Feature Article - November 2012
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Finding the Way to Play

Trends on the Playground

By Dawn Klingensmith


Find the Way to Imagination

While vigorous play has its place on the playground, some worry that the current emphasis on gross motor play is edging out imaginative play. In addition to physical activities like running, jumping, climbing and swinging, playgrounds should promote fantasy and dramatic play, as research suggests that the latter types of play improve children's cognitive development, peer relationships and emotional well-being.

Lacking on many playgrounds are the spaces and materials needed for make-believe, including loose parts, said Vicki L. Stoecklin, director of education and child development, White Hutchinson Leisure & Learning Group, Kansas City, Mo. "For years we have tended to separate the indoor environment from outdoor environment: When kids are inside they work on cognitive and emotional skills, but we have this paradigm that when they go outside all they do is gross motor," she said. "Inside, they have all these tools for rich imaginative play—plastic fruits, puzzle pieces, Barbie accessories—but not outside. We need to look at children more holistically."

A playground should engage children's sense of inquiry, stimulate their imaginations, invite exploration and support their developing competencies over time, Stoecklin said. Defined areas can support specific activities, such as construction, art or music, with adjacent storage for loose parts or props. A music area, for example, might feature pie and muffin tins attached to a fence so kids can bang them with sticks. A construction area could have lumber and tools like wheelbarrows, as well as smaller items like pinecones and seedpods.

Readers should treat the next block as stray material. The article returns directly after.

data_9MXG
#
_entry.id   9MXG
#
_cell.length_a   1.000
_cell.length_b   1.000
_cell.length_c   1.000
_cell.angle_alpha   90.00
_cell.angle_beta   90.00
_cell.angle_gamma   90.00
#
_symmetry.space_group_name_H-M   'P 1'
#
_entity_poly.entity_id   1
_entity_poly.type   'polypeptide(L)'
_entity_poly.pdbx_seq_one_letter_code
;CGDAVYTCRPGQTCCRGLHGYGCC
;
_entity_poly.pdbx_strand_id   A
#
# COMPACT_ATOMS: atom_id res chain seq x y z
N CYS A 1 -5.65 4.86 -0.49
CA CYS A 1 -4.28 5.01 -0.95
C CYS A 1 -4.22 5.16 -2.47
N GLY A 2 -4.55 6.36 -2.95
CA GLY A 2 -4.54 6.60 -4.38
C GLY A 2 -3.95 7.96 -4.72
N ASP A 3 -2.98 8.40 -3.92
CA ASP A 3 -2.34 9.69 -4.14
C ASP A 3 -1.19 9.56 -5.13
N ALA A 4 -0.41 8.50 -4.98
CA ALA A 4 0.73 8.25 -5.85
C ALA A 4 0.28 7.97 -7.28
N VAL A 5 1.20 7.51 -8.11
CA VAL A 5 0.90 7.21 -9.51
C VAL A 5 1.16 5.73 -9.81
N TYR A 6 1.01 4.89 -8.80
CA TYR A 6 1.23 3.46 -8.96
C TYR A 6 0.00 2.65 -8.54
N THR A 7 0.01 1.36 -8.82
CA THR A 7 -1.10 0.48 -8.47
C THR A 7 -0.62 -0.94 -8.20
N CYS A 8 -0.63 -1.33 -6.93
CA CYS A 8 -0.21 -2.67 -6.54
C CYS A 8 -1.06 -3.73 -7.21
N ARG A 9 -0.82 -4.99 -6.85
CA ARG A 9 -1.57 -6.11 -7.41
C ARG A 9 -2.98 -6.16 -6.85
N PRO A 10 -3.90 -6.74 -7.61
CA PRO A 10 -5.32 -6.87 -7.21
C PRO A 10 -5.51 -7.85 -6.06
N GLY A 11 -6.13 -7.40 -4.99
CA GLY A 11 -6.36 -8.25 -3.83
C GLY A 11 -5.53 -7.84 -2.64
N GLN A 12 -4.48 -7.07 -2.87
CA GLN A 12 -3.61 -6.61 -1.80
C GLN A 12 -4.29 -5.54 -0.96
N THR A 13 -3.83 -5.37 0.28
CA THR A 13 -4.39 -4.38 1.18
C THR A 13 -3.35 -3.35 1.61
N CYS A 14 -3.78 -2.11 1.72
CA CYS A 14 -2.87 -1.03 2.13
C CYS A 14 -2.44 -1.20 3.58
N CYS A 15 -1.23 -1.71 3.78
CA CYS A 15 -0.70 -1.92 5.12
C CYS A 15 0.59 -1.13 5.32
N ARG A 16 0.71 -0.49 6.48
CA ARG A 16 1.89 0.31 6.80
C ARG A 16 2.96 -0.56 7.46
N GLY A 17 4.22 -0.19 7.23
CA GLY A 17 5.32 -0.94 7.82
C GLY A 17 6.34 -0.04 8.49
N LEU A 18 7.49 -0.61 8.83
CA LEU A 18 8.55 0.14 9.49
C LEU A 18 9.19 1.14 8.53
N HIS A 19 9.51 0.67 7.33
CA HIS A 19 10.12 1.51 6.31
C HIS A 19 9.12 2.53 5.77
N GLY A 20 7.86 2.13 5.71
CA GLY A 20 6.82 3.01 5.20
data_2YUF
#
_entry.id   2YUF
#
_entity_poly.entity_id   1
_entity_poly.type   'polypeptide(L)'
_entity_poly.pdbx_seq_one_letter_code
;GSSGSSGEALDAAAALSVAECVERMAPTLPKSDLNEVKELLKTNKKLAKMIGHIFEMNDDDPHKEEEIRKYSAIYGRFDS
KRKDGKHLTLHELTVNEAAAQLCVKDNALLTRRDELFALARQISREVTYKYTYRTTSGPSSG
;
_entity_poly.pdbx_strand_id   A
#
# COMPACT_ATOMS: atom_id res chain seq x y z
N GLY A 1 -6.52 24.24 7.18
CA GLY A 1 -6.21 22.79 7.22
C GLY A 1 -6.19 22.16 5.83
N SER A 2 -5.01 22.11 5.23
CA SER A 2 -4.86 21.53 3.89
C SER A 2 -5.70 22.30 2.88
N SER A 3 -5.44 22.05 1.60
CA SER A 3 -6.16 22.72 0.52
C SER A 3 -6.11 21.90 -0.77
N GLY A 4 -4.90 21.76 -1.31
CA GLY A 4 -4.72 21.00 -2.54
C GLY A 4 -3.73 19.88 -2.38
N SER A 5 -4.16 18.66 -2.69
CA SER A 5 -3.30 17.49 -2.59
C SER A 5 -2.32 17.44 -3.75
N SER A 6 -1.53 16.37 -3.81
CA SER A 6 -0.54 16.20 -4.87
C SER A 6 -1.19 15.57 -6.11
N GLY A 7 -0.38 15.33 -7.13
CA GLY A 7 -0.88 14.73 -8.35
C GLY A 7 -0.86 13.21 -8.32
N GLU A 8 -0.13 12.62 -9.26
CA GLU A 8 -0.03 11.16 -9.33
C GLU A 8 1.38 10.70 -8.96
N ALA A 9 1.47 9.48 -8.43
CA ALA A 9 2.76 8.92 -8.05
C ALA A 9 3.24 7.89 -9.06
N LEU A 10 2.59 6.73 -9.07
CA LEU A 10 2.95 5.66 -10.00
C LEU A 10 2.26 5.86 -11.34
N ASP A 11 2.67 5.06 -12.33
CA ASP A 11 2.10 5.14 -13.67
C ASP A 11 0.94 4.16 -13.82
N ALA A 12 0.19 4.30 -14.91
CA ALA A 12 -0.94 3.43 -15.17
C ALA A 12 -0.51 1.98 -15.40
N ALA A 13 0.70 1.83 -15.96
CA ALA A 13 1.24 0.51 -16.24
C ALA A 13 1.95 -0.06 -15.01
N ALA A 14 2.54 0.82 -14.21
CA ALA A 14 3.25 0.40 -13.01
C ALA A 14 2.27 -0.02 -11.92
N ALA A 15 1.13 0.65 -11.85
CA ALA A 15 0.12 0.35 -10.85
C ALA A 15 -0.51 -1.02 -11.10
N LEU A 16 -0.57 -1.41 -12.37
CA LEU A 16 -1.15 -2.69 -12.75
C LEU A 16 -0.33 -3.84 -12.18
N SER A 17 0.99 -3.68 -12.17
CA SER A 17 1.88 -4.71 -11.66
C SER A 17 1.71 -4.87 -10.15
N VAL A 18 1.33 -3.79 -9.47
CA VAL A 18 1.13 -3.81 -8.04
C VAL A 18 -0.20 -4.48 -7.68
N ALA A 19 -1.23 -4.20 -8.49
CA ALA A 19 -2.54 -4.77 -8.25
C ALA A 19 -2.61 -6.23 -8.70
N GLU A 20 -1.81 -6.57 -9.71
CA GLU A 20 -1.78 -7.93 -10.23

Besides wide-open spaces that promote physical games, such as tag, playgrounds should have intimate spaces such as cubbies, foxholes and tunnels to promote imaginative play, enabling solitary or small groups of kids to transport themselves anywhere from a bank to a bunker.

"Children engaging in solitary play does not necessarily mean they feel left out or insecure," said Stoecklin, adding that classroom sizes are bigger and some kids need more alone time than others.

Interestingly, the national nonprofit KaBOOM!, dedicated to "saving play for America's children," maintains that kids can play just about anywhere and offers up loose parts as a way to transform even a forlorn expanse of asphalt into a play space. Responding to a Chicago Tribune article detailing the challenges faced by city schools following a mandatory return of recess, the KaBOOM! web site states that kids "don't necessarily need massive playgrounds or wide-open space." The organization recommends that schools paint games like hopscotch onto pavement to promote physical play and make available a wide array of moveable objects that allow each play session to become a new experience.

Indeed, kids dream up endless uses for a cardboard box or tube, and though they resist adults' entreaties to "get moving," kids will happily chase butterflies, skip stones, dig holes and otherwise engage their minds and muscles in pursuits of their own devising. According to KaBOOM!, play by definition is an activity that is "freely chosen, child-directed and self-motivated." Keeping this in mind is a good starting point and guiding principle when designing or upgrading your playground facility.